- Agency points to strong credit metrics, prudent fiscal stance
- First time Korea has third-highest rank, finance ministry says
South Korea’s credit rating was increased one level by Moody’s Investors Service, which cited the nation’s “strong and resilient” credit metrics and prudent fiscal stance.
Moody’s raised the rating for South Korean debt to Aa2 from Aa3, one step above China and two above Japan. It’s the first time the nation has received the third-highest ranking by a major rating company and is meaningful given that other countries’ ratings are currently being cut, the Finance Ministry said. Standard & Poor’s and Fitch Ratings both rank South Korea at AA-, the fourth-highest level.
The nation’s economic and fiscal strength were the main drivers for the change and the country will probably remain resilient compared to its peers even against a backdrop of weak external demand, Moody’s said in a statement published late Friday in Frankfurt. The agency changed the nation’s outlook to stable from positive.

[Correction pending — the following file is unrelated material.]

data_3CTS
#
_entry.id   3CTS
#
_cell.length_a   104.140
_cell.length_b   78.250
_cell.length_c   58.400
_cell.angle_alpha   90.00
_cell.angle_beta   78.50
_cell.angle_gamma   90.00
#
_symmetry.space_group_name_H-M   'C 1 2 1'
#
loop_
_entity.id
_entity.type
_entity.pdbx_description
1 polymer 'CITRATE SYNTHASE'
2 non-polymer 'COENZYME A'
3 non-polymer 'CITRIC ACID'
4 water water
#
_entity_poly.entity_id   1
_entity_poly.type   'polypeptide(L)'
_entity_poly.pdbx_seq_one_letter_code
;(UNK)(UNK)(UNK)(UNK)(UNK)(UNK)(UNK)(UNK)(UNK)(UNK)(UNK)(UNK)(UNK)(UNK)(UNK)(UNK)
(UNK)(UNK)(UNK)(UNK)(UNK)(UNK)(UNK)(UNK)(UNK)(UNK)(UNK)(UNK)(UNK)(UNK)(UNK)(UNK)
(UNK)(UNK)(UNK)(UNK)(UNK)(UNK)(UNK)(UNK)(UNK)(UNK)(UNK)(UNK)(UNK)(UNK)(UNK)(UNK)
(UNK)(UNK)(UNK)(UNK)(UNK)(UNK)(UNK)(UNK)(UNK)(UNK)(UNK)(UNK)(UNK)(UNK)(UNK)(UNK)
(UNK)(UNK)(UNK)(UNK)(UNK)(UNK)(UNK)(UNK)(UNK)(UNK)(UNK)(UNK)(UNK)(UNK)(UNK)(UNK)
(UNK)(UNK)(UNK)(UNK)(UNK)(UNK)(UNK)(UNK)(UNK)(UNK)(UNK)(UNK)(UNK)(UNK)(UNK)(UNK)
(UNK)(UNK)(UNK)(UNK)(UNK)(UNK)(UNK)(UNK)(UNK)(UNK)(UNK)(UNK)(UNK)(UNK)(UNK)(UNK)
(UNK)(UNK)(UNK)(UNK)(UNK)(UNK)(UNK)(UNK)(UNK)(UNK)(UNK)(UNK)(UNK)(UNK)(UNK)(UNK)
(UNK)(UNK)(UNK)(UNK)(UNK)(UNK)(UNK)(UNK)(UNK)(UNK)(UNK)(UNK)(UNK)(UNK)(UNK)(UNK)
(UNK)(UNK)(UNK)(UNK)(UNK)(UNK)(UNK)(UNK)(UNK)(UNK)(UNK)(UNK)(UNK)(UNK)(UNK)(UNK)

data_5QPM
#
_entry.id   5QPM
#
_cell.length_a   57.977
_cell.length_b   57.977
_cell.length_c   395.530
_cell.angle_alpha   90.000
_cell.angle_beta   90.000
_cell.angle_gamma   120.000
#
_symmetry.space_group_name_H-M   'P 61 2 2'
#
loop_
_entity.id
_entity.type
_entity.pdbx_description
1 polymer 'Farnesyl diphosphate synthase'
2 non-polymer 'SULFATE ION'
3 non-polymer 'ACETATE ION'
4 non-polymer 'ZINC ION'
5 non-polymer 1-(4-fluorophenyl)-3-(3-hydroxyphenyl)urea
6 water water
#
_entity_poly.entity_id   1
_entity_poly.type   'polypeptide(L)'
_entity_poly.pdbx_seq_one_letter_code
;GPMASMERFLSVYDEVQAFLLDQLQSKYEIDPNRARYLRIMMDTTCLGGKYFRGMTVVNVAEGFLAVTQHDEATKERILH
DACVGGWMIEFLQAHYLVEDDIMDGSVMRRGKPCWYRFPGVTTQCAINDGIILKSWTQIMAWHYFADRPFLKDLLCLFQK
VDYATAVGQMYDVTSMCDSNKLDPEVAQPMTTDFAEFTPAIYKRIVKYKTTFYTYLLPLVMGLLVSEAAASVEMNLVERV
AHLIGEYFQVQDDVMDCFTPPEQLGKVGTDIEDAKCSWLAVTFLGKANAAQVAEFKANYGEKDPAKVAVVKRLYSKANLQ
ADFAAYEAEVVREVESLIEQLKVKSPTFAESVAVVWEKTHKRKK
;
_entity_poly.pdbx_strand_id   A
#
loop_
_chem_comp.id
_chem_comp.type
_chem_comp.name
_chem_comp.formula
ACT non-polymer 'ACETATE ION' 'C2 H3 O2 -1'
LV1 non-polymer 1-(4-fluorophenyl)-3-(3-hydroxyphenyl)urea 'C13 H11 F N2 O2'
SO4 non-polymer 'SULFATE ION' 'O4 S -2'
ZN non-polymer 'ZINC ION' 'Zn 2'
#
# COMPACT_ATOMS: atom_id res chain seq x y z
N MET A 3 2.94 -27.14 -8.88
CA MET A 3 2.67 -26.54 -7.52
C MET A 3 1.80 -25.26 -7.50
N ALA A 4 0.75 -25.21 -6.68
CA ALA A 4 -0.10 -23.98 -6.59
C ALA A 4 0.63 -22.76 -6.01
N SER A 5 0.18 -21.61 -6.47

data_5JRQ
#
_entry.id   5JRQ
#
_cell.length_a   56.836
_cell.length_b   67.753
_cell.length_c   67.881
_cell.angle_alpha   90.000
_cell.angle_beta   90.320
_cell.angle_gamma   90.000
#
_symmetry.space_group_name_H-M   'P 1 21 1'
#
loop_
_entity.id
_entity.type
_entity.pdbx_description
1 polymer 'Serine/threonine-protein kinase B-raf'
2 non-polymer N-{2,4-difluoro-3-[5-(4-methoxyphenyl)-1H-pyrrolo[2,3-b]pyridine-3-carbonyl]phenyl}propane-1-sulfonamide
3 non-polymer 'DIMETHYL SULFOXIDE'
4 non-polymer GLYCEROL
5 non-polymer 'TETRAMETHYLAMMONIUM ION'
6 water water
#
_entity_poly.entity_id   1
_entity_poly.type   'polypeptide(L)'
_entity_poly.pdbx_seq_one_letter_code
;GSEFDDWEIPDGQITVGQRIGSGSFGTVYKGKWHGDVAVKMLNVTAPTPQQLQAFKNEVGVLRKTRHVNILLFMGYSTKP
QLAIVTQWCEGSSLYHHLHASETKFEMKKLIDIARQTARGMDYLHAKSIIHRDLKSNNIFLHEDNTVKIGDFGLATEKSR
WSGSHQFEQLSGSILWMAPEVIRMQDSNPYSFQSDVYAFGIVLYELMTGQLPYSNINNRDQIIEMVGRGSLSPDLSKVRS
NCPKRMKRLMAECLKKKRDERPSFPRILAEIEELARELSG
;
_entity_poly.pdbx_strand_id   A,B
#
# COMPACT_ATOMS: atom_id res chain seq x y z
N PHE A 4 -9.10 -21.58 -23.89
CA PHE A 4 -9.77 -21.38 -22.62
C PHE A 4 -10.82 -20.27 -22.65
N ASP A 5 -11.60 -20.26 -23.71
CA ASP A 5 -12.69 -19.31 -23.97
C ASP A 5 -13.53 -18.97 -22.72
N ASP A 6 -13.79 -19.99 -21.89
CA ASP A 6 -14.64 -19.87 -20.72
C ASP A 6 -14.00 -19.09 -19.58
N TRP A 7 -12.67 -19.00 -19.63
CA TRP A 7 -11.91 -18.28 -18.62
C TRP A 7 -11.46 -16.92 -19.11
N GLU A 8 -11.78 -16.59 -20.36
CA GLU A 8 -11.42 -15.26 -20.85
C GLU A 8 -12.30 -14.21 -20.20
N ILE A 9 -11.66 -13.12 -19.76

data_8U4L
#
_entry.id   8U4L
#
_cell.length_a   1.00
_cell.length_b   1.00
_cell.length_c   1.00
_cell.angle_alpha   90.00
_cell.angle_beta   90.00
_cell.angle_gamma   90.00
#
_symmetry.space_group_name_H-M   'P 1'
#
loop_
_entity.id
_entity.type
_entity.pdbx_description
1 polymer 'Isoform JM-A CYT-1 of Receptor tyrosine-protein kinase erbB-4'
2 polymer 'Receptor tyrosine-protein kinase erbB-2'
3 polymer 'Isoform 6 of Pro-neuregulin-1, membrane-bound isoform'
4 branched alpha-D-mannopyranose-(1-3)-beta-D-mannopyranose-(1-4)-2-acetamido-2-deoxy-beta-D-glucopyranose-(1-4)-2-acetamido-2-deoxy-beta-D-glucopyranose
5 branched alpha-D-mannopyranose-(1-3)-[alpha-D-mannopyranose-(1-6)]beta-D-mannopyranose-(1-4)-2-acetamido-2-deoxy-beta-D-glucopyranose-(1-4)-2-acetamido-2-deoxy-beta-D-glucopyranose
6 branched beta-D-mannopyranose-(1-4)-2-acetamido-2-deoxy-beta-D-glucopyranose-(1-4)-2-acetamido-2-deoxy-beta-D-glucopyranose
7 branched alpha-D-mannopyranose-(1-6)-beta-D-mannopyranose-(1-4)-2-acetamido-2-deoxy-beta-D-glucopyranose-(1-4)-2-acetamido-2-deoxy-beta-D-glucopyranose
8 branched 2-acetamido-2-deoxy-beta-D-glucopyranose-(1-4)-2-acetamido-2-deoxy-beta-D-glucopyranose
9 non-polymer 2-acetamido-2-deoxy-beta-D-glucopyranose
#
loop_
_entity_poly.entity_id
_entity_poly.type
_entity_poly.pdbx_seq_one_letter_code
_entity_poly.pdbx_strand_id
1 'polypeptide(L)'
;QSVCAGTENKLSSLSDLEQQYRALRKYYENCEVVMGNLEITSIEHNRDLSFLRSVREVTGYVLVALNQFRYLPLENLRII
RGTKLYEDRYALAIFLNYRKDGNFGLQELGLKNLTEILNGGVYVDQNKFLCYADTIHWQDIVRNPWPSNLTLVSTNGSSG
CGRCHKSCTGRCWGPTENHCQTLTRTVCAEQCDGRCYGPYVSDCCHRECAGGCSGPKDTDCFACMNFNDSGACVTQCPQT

“Moody’s decision to upgrade shows South Korea’s international creditworthiness differentiates it from other nations on the back of solid economic fundamentals and amid emerging-market instability,” the Finance Ministry said in a statement. “It will be a chance for South Korea to be recognized as an advanced economy to foreign investors.”
Moody’s said it projects South Korea’s economy will gradually return to trend growth of around 3 percent over the next five years, which is quicker than the International Monetary Fund’s estimated average of 2.2 percent for advanced economies in 2016. The potential growth rate is expected to be around 3 percent to 3.2 percent from 2015 to 2018, the Bank of Korea reported Friday.
Growth in Asia’s fourth-largest economy accelerated to an annual rate of 2.7 percent in the third quarter, from 2.2 percent in the previous three months which was the slowest in two years. The central bank predicts the economy will expand 2.7 percent in 2015 and 3.2 percent the following year.